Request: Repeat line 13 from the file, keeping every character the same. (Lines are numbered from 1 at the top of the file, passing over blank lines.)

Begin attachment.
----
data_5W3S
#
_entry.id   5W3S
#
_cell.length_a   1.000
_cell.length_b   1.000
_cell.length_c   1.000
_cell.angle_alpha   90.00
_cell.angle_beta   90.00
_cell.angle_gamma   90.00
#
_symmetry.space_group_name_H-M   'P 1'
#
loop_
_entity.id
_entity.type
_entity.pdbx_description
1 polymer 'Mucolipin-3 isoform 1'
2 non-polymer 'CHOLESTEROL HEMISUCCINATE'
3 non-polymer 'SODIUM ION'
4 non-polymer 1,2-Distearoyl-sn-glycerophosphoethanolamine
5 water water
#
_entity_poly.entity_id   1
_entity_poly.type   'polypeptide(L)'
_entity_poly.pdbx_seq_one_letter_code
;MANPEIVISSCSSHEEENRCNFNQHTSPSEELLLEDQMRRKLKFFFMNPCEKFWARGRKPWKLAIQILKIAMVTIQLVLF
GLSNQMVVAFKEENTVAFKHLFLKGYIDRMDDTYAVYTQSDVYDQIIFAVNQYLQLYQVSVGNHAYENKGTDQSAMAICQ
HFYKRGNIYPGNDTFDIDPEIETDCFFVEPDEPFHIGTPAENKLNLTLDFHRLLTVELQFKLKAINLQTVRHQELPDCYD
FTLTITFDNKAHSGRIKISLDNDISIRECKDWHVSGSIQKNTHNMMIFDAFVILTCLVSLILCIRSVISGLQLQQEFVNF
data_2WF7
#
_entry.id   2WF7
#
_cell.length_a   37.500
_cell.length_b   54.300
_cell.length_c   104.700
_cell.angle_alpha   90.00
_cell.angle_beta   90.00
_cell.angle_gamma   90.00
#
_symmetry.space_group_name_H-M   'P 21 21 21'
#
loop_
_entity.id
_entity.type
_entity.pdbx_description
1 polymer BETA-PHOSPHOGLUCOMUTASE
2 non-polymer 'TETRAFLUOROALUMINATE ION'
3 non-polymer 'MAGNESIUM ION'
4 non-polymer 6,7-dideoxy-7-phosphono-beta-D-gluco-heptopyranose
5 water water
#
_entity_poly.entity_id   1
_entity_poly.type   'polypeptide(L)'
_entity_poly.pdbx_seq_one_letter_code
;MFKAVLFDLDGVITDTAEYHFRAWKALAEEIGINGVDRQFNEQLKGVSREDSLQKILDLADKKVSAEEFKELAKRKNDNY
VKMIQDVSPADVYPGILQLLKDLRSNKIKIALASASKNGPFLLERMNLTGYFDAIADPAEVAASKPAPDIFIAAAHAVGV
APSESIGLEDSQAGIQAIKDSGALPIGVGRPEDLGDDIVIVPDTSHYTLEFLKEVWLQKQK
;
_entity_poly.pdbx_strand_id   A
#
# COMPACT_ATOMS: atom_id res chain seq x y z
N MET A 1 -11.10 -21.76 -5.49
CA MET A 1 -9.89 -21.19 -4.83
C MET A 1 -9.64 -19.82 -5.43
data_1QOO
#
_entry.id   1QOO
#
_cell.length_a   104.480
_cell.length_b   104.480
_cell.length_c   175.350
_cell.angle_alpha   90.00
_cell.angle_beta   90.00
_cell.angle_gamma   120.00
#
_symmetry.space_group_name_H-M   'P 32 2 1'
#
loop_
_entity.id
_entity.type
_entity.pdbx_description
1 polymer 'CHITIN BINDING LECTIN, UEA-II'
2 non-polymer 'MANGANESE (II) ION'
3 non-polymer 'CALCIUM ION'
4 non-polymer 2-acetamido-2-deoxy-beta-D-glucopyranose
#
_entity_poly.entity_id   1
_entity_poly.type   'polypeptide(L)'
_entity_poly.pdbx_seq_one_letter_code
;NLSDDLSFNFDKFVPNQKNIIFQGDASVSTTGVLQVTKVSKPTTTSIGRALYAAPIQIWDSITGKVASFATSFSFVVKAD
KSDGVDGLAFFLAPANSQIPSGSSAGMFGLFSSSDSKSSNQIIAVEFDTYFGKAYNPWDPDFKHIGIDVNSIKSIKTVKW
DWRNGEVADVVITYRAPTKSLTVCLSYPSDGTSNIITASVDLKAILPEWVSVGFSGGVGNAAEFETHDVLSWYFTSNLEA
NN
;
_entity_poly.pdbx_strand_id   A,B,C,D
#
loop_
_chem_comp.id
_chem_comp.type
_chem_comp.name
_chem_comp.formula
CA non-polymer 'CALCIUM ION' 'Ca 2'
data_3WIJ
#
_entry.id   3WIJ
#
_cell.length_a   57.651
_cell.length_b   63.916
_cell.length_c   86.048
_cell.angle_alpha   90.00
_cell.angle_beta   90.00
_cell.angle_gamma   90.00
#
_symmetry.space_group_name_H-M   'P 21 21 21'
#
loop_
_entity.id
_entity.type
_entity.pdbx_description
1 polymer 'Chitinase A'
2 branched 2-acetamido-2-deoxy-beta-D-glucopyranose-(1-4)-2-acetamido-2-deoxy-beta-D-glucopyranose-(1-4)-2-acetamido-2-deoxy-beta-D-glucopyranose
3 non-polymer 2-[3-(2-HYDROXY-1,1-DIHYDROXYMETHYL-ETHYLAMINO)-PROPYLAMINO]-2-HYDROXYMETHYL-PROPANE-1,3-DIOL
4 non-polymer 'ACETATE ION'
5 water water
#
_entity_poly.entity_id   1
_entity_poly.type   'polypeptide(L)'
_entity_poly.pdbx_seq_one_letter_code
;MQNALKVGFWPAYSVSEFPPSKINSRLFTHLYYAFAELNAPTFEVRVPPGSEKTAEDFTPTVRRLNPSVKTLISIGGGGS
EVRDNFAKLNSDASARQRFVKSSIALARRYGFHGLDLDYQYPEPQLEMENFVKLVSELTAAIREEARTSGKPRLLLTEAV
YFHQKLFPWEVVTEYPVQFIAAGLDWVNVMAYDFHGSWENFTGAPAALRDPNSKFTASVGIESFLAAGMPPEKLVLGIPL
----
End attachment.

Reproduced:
#